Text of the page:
Monday, February 23, 2009

Book/Magazine Review: Everland and Other Stories by Paul Witcover

Every Monday, I'll be doing spoiler-free, bite-sized book/magazine reviews.

As a relatively "new" genre reader, uncovering a previously-established author is a mixed bag. On one hand, while their work might have been lauded at the time, closer scrutiny makes it falter under a more modern lens. The other possibility is that it excites you the same way one uncovers a Lucius Shepard or Peter S. Beagle and makes you wonder why you haven't been reading them before. Thankfully, Everland and Other Stories is more of the latter. In fact, if I didn't look at the end of the book for Witcover's publishing history, I would never have known that some of my favorite stories are as old as I am. The quality is certainly that of a classic, timeless and relevant and written in such a way that it captures readers of any era.

In the introduction, Elizabeth Hand swears by Witcover's story "Red Shift" and it certainly set high expectations. Amazingly, I must surrender and accept Hand's verdict. This is easily one of the most beautiful and powerful stories in the collection. "Red Shift" seems to pack everything necessary, from evoking your sense of wonder with this tragic circus, tugging at your emotions as a drunken strongman wrestles an intelligent bear, and shades of horror when the sense of inevitability comes knocking. All this time, one is anchored by the ensemble of characters and details such as the condescending but appreciative attitude of the narrator towards the gypsy. What's even more surprising is that this was originally published in 1984 and it easily beats a lot of the modern short stories that I've read.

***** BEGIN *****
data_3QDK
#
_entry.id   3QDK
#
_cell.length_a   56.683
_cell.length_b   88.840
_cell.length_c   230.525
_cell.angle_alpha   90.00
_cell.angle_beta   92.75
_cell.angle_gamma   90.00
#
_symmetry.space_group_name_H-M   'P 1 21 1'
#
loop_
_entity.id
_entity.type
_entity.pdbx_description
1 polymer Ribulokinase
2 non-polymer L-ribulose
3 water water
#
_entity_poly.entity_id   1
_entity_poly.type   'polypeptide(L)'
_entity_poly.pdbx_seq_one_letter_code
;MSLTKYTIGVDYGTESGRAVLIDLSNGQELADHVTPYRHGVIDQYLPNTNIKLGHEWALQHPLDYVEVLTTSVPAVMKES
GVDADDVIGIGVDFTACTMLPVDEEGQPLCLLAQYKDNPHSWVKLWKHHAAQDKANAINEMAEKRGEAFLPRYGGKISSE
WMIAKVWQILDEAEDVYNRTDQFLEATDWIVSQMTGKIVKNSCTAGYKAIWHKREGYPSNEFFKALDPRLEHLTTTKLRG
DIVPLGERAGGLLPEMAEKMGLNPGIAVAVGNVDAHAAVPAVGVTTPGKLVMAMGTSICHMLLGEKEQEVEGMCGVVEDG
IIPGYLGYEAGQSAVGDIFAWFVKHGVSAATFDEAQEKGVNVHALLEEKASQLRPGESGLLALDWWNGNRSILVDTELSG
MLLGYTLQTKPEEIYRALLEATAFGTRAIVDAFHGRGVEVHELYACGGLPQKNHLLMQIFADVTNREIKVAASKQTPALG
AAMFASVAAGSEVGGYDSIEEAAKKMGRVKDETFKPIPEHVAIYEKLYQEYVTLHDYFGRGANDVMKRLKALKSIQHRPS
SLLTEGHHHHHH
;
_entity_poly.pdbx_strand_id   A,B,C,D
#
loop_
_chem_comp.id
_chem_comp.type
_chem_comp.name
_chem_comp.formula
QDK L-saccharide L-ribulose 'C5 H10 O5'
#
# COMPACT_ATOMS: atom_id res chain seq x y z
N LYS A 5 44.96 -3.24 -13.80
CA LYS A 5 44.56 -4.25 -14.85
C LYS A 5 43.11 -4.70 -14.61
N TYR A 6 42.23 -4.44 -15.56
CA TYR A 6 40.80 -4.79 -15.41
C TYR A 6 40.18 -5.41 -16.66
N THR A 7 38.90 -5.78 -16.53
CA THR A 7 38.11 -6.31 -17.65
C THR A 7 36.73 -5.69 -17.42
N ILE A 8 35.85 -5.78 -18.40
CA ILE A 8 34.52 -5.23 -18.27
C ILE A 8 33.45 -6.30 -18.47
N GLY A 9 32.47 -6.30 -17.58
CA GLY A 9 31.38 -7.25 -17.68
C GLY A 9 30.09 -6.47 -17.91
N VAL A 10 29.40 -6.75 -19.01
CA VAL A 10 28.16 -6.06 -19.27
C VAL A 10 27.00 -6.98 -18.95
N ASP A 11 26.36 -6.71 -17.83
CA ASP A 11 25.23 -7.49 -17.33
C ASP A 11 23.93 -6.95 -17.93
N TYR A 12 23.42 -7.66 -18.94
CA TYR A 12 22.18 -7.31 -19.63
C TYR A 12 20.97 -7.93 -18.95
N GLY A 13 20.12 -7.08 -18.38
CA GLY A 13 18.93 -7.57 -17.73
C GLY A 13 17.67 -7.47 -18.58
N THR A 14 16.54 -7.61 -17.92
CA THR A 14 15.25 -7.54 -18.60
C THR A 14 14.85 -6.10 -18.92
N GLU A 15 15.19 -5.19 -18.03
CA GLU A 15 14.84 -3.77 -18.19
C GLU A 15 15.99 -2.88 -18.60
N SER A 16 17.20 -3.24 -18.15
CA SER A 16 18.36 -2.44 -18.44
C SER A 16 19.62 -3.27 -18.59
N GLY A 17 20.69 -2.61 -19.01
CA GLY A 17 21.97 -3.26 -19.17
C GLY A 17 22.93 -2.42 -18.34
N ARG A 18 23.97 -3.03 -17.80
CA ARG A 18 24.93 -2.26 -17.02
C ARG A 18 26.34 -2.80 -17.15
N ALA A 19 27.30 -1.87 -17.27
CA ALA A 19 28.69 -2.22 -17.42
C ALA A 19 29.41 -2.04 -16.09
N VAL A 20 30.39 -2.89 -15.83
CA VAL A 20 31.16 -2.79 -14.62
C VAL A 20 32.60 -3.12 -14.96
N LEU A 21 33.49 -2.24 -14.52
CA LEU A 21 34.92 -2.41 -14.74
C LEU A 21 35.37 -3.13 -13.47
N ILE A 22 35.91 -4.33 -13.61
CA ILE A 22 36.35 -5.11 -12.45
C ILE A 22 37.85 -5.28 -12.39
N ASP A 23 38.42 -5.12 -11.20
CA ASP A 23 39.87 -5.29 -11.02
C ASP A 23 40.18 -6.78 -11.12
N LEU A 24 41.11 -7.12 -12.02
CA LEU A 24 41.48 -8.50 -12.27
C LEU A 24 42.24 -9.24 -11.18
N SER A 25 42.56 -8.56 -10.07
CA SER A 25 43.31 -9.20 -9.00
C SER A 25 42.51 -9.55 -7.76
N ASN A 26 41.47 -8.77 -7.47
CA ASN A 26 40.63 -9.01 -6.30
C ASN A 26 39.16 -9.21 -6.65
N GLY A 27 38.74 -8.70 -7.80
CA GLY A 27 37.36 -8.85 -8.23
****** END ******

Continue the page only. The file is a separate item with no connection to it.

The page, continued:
Another rich story that reels me in is "Lighthouse Summer." While Witcover's strengths are not any less absent here, I think what's particularly striking is the way the author portrays our protagonist. He is a believable teenager yet there is a certain nobility in him that heightens the eventual conflict. If he were a tad more dastardly or naive, this would have been an entirely different story yet here he is, this complex creature whose fate is intertwined with the reader.

And then there's the relatively recent "Left of the Dial" which is rich in detail and a geek's paradise whether you happen to be a music fan or RPG gamer. Again, another common thread that Witcover returns to is character and despite the seemingly-surprisingly twists and turns of the piece, it feels just right as if no one other possibility could be considered. If there's a story that approaches the quality of "Red Shift," this is it and again, the folly of our protagonist sounds all-too human. The speculative fiction element is also to be commendable as it sneaks its way into the narrative and by the time you realize it, it's too late.

What Witcover fans can look forward to are some stories debuting in this collection. There are five and "The Silver Ghost" and "Everland" are the strongest. A common theme in both stories is the way Witcover injects a dark and horrific take on them. In the former, it's one escalating shock after another that's not altogether unwarranted and culminates into an appreciatively ambiguous ending. With the latter, the author's demented imagination casts the Peter Pan story into a new light with a refreshingly different approach and gives something back to the original.

Everland and Other Stories is a really impressive and resonating book. Thankfully PS Publshing resurrects some stories that never should have faded into obscurity in the first place and gives new readers like me the opportunity to appreciate someone as talented as Witcover.


Jon said...

An interview with Paul Witcover is at:

He reads a snippet of Everland and talks about writing, publishing, and a little golf!

Charles said...

Hi Jon!

I was looking forward to the podcast ever since you Twitter it earlier today.